Our latest book – number 15 in the Kilmainham Tales series – is just published.
"Teaching Rebels" now on sale
“Teaching Rebels” by veteran Kilmainham Tales author Joe Connell tells of the role of education in the Easter Rising preparations – both for the educators and the educated.

Joe Connell – who has also authored the extremely popular “Unequal Rebels” and “Rebels’ Priests” – has drawn on years of research and his extensive knowledge of the period to produce this book which is an ideal introduction to this much overlooked aspect of the Easter Rising.

At the beginning of the 20th century, the recognition that children were the future of the Irish Nationalist movement fuelled initiatives to prepare young people for their forthcoming roles within that movement by educating them along Nationalist lines.

Aspects of the Irish cultural revival played an important part in this education … one of the first initiatives was to

offer free classes in Irish language, history, music, dancing, and needlework for children over the age of nine.

These classes were designed to address the perceived shortcomings of the national school curriculum, which Nationalists did not deem Irish enough in content.

Through organisations such as Na Fianna Éireann a generation of Irish youth was taught its heritage, and its right to own that heritage.

Author Joe Connell charts the initiatives which sought to capture the minds and hearts of the Irish people, and those behind these initiatives as they prepared to throw off the shackles of 800 years bondage.

For further details on the book and to buy, click here.
For information on author Joe Connell, see his page here

REBEL RADIO GOES LIVE 

"Rebel Radio" by Eddie Bohan was formally launched in McGowan's of Harold's Cross, Dublin on Wednesday 18th at 7.00 pm  as part of a wonderful evening's entertainment  organised by the 1916 Kimmage Garrison.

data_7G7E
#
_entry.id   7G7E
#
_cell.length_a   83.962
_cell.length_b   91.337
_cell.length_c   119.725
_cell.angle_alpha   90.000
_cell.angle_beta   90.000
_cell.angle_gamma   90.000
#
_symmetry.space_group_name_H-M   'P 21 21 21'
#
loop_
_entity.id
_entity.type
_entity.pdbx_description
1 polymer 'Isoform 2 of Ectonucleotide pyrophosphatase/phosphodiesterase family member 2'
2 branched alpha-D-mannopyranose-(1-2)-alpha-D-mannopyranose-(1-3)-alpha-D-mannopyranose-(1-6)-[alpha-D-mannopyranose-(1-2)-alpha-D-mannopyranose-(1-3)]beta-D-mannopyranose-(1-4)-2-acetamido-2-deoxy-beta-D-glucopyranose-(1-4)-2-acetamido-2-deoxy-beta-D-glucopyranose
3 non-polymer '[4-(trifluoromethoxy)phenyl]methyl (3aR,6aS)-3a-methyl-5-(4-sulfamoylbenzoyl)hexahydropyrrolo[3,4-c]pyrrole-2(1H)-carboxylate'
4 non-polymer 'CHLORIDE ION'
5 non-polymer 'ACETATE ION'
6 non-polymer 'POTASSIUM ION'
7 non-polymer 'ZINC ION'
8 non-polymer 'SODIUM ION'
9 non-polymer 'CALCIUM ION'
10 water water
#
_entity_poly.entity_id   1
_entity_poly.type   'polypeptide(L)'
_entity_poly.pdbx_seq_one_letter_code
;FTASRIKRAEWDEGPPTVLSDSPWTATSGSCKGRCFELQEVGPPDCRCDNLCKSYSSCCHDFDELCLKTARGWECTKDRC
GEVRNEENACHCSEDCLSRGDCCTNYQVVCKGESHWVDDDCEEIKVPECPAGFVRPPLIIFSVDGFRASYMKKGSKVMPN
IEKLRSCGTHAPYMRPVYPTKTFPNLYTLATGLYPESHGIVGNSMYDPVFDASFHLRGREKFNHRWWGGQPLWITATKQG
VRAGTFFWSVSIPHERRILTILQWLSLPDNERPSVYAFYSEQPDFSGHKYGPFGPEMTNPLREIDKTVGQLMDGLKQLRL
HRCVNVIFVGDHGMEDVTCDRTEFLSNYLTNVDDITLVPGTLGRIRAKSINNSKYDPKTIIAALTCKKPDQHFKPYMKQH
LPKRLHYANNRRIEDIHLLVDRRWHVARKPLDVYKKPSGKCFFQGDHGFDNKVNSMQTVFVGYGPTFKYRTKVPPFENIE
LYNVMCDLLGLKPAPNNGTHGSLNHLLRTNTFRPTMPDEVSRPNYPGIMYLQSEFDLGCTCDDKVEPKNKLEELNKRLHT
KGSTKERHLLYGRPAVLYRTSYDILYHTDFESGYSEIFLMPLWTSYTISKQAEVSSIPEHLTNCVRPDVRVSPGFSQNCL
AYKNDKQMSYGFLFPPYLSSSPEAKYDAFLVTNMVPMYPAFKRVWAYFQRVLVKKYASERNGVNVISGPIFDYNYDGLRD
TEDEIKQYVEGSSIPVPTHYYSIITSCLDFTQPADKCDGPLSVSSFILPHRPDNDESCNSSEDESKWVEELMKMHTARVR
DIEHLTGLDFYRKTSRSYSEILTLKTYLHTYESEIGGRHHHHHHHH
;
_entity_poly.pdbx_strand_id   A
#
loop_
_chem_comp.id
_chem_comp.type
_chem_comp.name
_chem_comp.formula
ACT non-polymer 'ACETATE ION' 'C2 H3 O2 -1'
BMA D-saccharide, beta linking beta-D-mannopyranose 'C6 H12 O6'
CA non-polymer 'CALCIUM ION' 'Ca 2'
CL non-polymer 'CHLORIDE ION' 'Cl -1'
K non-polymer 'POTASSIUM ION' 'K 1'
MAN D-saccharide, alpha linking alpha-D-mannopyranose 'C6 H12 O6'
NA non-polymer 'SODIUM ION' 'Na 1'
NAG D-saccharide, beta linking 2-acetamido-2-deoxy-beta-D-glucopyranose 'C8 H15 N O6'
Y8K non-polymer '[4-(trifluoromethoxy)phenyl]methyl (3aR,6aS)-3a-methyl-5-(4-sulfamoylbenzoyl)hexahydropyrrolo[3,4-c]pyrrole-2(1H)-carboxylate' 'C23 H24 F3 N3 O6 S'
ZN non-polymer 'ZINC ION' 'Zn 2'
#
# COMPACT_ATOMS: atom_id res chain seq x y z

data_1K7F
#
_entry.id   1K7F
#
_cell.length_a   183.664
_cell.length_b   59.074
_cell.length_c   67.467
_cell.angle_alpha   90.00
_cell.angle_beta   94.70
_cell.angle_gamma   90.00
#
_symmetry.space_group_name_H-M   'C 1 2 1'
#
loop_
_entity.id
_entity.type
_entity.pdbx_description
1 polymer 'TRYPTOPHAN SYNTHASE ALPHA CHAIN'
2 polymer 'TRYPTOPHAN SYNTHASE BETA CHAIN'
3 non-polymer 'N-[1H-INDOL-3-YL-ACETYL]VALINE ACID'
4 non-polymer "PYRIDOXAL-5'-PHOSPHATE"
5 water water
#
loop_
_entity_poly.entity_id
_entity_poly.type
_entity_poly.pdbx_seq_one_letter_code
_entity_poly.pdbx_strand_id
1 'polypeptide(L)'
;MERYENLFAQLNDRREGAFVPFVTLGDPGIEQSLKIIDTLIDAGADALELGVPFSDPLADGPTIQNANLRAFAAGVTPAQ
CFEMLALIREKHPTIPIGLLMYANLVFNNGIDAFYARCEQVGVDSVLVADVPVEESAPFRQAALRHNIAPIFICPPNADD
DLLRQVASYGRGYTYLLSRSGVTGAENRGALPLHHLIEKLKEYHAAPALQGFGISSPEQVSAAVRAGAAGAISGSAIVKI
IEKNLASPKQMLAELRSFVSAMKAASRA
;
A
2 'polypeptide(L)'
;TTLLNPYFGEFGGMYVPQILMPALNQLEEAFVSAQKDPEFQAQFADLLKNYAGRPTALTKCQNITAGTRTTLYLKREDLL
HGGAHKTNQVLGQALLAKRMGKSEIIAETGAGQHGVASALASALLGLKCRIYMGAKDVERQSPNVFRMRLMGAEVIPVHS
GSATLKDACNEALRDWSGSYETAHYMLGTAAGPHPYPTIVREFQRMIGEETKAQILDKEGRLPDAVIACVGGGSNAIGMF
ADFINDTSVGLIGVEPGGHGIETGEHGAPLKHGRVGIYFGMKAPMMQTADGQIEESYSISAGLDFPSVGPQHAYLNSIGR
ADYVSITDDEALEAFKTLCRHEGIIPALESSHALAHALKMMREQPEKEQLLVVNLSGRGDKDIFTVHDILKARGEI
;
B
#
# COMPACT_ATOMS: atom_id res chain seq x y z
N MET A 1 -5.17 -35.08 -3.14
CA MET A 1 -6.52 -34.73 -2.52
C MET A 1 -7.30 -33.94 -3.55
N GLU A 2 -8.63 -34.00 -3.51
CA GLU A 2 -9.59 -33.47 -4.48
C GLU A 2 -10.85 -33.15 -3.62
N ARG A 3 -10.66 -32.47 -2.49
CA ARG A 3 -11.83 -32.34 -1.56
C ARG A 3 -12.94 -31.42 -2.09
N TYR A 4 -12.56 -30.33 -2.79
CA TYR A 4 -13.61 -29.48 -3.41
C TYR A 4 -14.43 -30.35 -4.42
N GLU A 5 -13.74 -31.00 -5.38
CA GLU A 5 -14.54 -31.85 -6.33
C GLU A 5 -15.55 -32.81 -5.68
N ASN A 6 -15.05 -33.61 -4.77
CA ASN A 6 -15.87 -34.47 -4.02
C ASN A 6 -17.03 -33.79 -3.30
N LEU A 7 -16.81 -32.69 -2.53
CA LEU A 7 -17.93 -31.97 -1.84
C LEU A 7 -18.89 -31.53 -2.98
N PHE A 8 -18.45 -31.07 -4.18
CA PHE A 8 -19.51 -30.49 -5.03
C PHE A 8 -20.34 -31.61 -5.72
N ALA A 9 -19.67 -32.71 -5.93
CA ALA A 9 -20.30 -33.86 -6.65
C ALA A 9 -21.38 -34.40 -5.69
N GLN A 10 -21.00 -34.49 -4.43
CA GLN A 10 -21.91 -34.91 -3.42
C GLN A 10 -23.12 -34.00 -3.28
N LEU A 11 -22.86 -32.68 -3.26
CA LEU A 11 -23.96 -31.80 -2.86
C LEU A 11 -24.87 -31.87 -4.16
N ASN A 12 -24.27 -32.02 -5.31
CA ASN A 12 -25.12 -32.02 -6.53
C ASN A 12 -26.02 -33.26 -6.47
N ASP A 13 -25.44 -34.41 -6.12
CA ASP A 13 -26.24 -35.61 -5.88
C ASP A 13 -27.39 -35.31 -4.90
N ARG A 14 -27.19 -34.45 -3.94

The book relates one of the real successes of the Rising, when a small band of men, under sniper fire, managed to break through the British censorship of the airwaves and broadcast to the world that the Rising had begun.

The well known sean-nós dancer Sibéal Davitt recounted how she was inspired by the rhythm of the Morse Code message to create a dance which was performed recently in the General Post Office in Dublin as part of the Embodiment dance programme. She performed part of her creative work on the night.

This was be a wonderful occasion, and a great chance for those present  to meet the author and buy his book.
If you couldn't be there, or just want to read more about this marvellous book, then visit the "Rebel Radio" page here.
Capuchin Annual now online

For the very first time the complete run of The Capuchin Annual  is freely available online and all of the editions of this iconic publication from 1930-1977 are available to view here. 

This is a major resource now available to researchers, historians and the general public, and in its the day Annual was one of the most widely-read Irish literary publications of the twentieth century.

Its list of contributors included many prominent Irish writers including Benedict Kiely, Daniel Corkery and Pearse Hutchinson. 

It also brought to public attention the work of artists such as Jack B. Yeats, Seán O’Sullivan, Harry Clarke, John Lavery, and Richard King.

Two issues in particular, those for 1942 and 1966, are of lasting value for students of the 1916 Rising and the revolutionary period.

As part of their ongoing commitment to commemorating the Decade of Centenaries and promoting an understanding of the Irish Revolution, the Capuchin Franciscan Order has made the complete run of the Annual  

freely accessible for scholarly research. It is worth noting, however, that the magazine cannot be viewed as a complete series - you must look at each individual issue in turn.

This is not a difficulty - merely an observation. Perhaps, in time, a full listing of articles may be provided with issue numbers as a search aid.

Each Annual edition has been digitised with PAGE-FLIP functionality - simply turn the pages by using the arrows or by clicking and dragging the page corners, and can be KEY-WORD SEARCHED by using the magnifying glass icon on the left-hand toolbar.

You can click anywhere on the page to ZOOM-IN on the text. You can also enter FULL-SCREEN MODE by using the icon on the left-hand toolbar.

Please note that this publication is FREE TO VIEW - this does not, in any way, imply that the Annual is now in the public domain. No portion of the Annuals may be reproduced or used in any manner without